US to investigate Ferguson police: source
The Justice Department could open a wide-ranging investigation into the practices of the Ferguson, Missouri, Police Department as early as Thursday following the shooting last month of an unarmed black 18-year-old by a white police officer in the St. Louis suburb.
A person briefed on the matter said Missouri officials were notified Wednesday of the probe.
The investigation will look at the practices in the past few years of the police department, including patterns of stops, arrests and use-of-force, as well as the training the officers receive, the person said.
The inquiry is separate from an ongoing civil rights investigation the Justice Department is conducting into the shooting of 18-year-old Michael Brown by Officer Darren Wilson on Aug. 9. A local grand jury is also investigating the shooting, which set off about two weeks of unrest in the streets of Ferguson and became a flashpoint in the national discussion of police treatment of minorities across the country.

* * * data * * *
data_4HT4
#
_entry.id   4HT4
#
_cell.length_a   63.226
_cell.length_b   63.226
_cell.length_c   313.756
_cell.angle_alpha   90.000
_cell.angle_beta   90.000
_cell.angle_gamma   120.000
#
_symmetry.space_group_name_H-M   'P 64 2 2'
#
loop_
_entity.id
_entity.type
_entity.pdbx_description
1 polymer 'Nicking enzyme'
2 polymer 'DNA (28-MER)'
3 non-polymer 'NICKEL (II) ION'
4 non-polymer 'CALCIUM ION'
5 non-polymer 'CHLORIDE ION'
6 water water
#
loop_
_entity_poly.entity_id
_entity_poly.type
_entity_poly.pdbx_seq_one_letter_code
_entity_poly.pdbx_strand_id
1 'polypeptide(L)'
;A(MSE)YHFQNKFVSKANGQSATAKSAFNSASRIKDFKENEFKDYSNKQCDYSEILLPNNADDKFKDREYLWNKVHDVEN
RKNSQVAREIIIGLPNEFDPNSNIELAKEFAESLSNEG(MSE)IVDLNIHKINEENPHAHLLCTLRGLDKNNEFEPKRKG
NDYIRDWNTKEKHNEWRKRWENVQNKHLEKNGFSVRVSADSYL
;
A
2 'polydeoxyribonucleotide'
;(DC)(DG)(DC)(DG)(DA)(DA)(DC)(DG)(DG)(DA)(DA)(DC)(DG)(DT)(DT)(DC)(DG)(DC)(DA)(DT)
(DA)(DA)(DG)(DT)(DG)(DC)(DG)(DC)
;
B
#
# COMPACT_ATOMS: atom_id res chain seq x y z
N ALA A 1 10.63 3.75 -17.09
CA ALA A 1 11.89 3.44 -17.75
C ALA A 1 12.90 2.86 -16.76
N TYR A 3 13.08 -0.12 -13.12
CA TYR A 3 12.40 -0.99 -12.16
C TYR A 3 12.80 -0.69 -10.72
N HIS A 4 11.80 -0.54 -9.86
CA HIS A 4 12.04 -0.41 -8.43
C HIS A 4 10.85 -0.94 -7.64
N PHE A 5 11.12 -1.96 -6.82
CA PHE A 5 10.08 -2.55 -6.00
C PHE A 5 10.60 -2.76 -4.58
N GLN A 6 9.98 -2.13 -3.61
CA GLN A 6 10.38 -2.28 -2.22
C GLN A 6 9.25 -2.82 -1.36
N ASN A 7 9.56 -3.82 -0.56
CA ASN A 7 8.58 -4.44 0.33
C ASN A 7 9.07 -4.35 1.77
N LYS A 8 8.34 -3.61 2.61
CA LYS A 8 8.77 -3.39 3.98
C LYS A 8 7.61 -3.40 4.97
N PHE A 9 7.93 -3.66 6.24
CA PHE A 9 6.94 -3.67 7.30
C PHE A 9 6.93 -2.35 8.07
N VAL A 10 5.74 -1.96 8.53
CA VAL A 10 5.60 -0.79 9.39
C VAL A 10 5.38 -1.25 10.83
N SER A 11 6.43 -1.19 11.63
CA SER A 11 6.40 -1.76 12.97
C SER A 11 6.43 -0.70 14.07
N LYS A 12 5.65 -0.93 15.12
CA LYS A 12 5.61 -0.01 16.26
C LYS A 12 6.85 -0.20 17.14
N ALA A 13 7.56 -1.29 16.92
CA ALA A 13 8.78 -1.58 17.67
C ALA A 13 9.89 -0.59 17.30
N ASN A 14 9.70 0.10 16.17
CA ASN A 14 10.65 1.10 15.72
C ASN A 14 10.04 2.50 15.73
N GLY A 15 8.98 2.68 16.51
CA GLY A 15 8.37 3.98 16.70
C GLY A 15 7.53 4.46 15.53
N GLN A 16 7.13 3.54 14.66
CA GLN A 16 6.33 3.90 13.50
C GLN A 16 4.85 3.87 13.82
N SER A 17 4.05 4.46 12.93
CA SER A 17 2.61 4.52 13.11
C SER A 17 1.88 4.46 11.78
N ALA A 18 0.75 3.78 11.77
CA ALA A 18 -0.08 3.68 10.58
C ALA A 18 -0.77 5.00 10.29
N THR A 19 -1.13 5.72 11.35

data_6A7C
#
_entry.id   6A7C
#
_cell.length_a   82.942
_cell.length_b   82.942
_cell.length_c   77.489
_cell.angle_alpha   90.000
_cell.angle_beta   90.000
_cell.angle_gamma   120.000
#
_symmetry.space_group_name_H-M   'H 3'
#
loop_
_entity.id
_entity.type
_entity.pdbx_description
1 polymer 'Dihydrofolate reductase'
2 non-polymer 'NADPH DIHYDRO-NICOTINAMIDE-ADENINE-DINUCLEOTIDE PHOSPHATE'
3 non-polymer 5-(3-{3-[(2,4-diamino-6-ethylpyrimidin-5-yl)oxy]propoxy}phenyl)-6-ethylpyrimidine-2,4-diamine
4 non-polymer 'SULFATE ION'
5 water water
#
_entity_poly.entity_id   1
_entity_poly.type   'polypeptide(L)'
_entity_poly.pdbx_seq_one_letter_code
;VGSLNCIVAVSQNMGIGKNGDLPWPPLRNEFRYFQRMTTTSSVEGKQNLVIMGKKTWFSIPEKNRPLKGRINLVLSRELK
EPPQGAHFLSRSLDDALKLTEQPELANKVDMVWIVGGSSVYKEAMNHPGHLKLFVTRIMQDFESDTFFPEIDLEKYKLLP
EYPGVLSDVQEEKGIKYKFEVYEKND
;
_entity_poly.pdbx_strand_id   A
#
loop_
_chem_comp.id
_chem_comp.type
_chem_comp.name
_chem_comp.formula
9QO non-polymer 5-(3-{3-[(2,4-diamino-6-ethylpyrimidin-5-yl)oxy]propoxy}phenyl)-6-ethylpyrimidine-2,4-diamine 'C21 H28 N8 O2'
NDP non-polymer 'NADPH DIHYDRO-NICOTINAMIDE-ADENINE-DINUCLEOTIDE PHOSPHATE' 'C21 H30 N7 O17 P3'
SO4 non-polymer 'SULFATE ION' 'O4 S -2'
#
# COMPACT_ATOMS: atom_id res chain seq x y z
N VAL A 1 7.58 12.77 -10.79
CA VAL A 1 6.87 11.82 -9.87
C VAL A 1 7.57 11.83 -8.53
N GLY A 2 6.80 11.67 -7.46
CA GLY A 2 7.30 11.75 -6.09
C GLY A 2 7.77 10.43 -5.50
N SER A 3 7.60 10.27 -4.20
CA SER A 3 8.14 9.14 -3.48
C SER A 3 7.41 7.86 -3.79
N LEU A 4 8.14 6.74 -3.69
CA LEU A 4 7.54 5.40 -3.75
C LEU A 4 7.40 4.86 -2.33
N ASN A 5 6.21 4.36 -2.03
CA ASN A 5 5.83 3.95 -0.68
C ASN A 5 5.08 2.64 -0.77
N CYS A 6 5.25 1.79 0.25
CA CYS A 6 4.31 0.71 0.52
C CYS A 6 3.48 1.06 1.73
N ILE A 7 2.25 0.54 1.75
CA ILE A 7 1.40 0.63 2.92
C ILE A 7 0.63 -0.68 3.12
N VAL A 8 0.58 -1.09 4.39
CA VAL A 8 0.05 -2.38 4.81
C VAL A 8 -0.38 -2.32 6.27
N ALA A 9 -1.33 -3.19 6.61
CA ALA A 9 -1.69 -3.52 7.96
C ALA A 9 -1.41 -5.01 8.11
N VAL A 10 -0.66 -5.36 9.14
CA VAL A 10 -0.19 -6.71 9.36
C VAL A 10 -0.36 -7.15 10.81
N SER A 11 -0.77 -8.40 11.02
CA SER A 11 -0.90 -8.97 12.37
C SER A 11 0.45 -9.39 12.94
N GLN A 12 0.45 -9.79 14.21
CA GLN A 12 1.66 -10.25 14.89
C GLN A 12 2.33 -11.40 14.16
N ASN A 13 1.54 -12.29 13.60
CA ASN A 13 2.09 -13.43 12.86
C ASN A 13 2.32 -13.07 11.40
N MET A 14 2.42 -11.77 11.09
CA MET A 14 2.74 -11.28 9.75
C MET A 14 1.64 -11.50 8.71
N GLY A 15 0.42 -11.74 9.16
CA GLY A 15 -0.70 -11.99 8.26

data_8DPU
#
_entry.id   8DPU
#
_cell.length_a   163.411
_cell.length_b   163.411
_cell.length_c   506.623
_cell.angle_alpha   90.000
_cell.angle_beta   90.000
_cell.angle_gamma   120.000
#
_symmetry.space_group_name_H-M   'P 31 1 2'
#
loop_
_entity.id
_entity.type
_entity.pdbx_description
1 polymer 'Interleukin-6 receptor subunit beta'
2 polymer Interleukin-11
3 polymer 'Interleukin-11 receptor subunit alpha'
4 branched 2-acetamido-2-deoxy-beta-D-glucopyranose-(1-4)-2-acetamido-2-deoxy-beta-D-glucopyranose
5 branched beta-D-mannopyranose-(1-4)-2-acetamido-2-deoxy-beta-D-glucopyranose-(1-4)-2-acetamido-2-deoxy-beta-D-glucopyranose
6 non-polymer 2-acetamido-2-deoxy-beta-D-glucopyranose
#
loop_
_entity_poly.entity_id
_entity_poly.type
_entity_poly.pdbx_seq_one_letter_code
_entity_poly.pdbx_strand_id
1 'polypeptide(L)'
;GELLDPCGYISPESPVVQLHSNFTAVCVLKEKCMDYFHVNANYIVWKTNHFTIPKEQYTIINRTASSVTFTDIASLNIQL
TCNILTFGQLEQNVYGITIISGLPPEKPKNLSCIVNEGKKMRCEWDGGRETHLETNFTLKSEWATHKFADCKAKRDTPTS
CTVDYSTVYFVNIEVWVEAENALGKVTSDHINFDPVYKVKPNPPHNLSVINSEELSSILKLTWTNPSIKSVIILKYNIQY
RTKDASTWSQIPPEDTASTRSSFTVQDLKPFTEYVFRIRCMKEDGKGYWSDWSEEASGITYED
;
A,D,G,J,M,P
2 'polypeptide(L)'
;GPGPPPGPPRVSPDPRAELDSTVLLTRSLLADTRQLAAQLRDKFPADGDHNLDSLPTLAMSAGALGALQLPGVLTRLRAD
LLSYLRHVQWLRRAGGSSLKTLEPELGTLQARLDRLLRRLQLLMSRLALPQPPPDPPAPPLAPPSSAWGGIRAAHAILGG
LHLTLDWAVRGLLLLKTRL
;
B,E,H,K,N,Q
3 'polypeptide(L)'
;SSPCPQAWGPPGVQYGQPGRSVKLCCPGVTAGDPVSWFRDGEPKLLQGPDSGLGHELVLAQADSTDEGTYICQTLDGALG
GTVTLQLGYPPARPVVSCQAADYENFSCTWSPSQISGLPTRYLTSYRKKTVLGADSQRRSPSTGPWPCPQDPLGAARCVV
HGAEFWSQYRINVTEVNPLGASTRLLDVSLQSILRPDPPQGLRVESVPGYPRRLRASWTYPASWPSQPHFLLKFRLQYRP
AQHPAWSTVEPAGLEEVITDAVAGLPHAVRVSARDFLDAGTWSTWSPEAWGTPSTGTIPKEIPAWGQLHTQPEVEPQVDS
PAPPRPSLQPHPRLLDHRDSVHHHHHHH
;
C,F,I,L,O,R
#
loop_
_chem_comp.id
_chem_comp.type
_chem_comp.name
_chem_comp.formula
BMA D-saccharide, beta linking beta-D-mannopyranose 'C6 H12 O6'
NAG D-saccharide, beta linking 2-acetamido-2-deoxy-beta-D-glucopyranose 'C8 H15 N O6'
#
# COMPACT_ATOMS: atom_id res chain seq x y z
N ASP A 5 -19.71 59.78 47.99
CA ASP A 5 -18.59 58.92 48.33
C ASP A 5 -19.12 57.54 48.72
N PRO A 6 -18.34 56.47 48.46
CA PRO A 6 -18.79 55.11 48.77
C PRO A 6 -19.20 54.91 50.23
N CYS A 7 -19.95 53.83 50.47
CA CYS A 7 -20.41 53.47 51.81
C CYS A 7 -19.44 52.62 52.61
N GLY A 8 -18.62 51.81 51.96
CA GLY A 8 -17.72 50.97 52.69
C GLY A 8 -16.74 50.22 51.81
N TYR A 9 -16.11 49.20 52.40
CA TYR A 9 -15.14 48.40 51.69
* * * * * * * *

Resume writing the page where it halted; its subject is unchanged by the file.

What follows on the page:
Attorney General Eric Holder two weeks ago visited the St. Louis suburb, where he met with investigators and Brown's parents and shared personal experiences of having himself been mistreated by the police.
The person spoke on condition of anonymity because the investigation, first reported by The Washington Post, had not yet been announced.
Ferguson Police Chief Tom Jackson did not immediately return a call seeking comment about the Justice Department investigation.
Police have said the shooting followed a scuffle that broke out after Wilson told Brown and a friend to move out of the street and onto a sidewalk. Police say Wilson was pushed into his squad car and physically assaulted. Some witnesses have...